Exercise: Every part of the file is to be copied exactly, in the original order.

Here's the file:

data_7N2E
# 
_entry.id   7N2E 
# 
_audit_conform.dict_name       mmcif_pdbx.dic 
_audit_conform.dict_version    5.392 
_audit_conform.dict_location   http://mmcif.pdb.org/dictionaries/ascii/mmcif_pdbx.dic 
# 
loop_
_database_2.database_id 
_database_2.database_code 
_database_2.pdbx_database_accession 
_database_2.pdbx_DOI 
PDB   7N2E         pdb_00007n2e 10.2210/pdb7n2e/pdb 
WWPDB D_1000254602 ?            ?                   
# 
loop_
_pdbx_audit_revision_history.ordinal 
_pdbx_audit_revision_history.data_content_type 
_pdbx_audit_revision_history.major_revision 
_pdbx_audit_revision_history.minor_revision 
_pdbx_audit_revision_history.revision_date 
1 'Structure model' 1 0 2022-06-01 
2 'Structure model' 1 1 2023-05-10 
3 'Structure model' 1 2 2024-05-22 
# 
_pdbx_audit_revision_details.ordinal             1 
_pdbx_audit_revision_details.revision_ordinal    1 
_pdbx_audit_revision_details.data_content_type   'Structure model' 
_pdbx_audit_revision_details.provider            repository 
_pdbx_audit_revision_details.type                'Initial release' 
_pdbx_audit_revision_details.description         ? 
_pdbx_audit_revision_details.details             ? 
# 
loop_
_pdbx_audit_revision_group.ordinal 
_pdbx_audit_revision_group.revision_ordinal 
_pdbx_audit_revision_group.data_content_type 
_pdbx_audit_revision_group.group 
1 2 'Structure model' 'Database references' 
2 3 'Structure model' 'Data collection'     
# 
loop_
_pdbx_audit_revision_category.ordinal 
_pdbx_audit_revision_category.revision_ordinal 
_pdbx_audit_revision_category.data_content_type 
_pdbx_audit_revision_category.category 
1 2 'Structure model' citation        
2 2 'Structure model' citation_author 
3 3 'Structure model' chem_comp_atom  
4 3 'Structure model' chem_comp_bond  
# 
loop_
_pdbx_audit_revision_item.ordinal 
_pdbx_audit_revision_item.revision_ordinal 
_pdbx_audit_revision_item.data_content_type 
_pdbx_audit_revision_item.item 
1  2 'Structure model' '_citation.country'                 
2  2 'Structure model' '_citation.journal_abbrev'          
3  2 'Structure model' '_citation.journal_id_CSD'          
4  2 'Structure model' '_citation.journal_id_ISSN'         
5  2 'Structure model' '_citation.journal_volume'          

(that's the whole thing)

data_7N2E
# 
_entry.id   7N2E 
# 
_audit_conform.dict_name       mmcif_pdbx.dic 
_audit_conform.dict_version    5.392 
_audit_conform.dict_location   http://mmcif.pdb.org/dictionaries/ascii/mmcif_pdbx.dic 
# 
loop_
_database_2.database_id 
_database_2.database_code 
_database_2.pdbx_database_accession 
_database_2.pdbx_DOI 
PDB   7N2E         pdb_00007n2e 10.2210/pdb7n2e/pdb 
WWPDB D_1000254602 ?            ?                   
# 
loop_
_pdbx_audit_revision_history.ordinal 
_pdbx_audit_revision_history.data_content_type 
_pdbx_audit_revision_history.major_revision 
_pdbx_audit_revision_history.minor_revision 
_pdbx_audit_revision_history.revision_date 
1 'Structure model' 1 0 2022-06-01 
2 'Structure model' 1 1 2023-05-10 
3 'Structure model' 1 2 2024-05-22 
# 
_pdbx_audit_revision_details.ordinal             1 
_pdbx_audit_revision_details.revision_ordinal    1 
_pdbx_audit_revision_details.data_content_type   'Structure model' 
_pdbx_audit_revision_details.provider            repository 
_pdbx_audit_revision_details.type                'Initial release' 
_pdbx_audit_revision_details.description         ? 
_pdbx_audit_revision_details.details             ? 
# 
loop_
_pdbx_audit_revision_group.ordinal 
_pdbx_audit_revision_group.revision_ordinal 
_pdbx_audit_revision_group.data_content_type 
_pdbx_audit_revision_group.group 
1 2 'Structure model' 'Database references' 
2 3 'Structure model' 'Data collection'     
# 
loop_
_pdbx_audit_revision_category.ordinal 
_pdbx_audit_revision_category.revision_ordinal 
_pdbx_audit_revision_category.data_content_type 
_pdbx_audit_revision_category.category 
1 2 'Structure model' citation        
2 2 'Structure model' citation_author 
3 3 'Structure model' chem_comp_atom  
4 3 'Structure model' chem_comp_bond  
# 
loop_
_pdbx_audit_revision_item.ordinal 
_pdbx_audit_revision_item.revision_ordinal 
_pdbx_audit_revision_item.data_content_type 
_pdbx_audit_revision_item.item 
1  2 'Structure model' '_citation.country'                 
2  2 'Structure model' '_citation.journal_abbrev'          
3  2 'Structure model' '_citation.journal_id_CSD'          
4  2 'Structure model' '_citation.journal_id_ISSN'         
5  2 'Structure model' '_citation.journal_volume'          